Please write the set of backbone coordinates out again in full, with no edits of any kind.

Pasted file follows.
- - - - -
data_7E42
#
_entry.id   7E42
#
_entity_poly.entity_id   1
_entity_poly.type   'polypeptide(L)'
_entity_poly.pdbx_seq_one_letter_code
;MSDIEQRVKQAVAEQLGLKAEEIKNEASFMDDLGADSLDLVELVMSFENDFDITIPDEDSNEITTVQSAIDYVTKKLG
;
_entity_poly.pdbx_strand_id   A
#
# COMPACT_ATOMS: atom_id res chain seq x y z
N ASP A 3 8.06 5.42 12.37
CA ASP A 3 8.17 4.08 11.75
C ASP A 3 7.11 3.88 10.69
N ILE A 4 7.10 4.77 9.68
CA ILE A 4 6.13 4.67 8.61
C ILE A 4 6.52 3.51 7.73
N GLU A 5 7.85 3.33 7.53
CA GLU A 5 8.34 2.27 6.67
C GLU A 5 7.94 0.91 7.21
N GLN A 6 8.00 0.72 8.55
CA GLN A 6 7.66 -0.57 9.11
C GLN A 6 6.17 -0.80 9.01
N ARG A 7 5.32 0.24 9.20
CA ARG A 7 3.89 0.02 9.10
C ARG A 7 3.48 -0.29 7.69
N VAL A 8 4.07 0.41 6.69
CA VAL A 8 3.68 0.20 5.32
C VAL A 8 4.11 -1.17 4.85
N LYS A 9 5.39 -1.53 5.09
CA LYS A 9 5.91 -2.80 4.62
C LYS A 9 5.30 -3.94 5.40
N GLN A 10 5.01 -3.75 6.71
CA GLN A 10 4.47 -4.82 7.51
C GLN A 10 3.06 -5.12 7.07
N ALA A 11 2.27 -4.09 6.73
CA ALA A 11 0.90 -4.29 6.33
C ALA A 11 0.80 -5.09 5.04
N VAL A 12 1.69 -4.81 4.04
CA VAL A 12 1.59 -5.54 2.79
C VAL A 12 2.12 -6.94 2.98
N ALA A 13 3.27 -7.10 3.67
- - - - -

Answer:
data_7E42
#
_entry.id   7E42
#
_entity_poly.entity_id   1
_entity_poly.type   'polypeptide(L)'
_entity_poly.pdbx_seq_one_letter_code
;MSDIEQRVKQAVAEQLGLKAEEIKNEASFMDDLGADSLDLVELVMSFENDFDITIPDEDSNEITTVQSAIDYVTKKLG
;
_entity_poly.pdbx_strand_id   A
#
# COMPACT_ATOMS: atom_id res chain seq x y z
N ASP A 3 8.06 5.42 12.37
CA ASP A 3 8.17 4.08 11.75
C ASP A 3 7.11 3.88 10.69
N ILE A 4 7.10 4.77 9.68
CA ILE A 4 6.13 4.67 8.61
C ILE A 4 6.52 3.51 7.73
N GLU A 5 7.85 3.33 7.53
CA GLU A 5 8.34 2.27 6.67
C GLU A 5 7.94 0.91 7.21
N GLN A 6 8.00 0.72 8.55
CA GLN A 6 7.66 -0.57 9.11
C GLN A 6 6.17 -0.80 9.01
N ARG A 7 5.32 0.24 9.20
CA ARG A 7 3.89 0.02 9.10
C ARG A 7 3.48 -0.29 7.69
N VAL A 8 4.07 0.41 6.69
CA VAL A 8 3.68 0.20 5.32
C VAL A 8 4.11 -1.17 4.85
N LYS A 9 5.39 -1.53 5.09
CA LYS A 9 5.91 -2.80 4.62
C LYS A 9 5.30 -3.94 5.40
N GLN A 10 5.01 -3.75 6.71
CA GLN A 10 4.47 -4.82 7.51
C GLN A 10 3.06 -5.12 7.07
N ALA A 11 2.27 -4.09 6.73
CA ALA A 11 0.90 -4.29 6.33
C ALA A 11 0.80 -5.09 5.04
N VAL A 12 1.69 -4.81 4.04
CA VAL A 12 1.59 -5.54 2.79
C VAL A 12 2.12 -6.94 2.98
N ALA A 13 3.27 -7.10 3.67